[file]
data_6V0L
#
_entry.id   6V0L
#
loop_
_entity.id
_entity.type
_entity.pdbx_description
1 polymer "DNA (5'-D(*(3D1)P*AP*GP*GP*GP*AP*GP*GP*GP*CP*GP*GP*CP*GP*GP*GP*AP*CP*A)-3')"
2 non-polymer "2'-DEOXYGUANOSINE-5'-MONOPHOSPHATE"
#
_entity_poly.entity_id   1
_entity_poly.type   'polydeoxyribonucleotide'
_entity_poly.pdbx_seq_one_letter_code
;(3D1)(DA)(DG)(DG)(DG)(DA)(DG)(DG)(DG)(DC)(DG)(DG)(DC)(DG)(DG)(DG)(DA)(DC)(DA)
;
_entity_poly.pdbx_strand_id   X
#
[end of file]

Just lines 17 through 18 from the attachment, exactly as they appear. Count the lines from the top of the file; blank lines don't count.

_entity_poly.pdbx_strand_id   X
#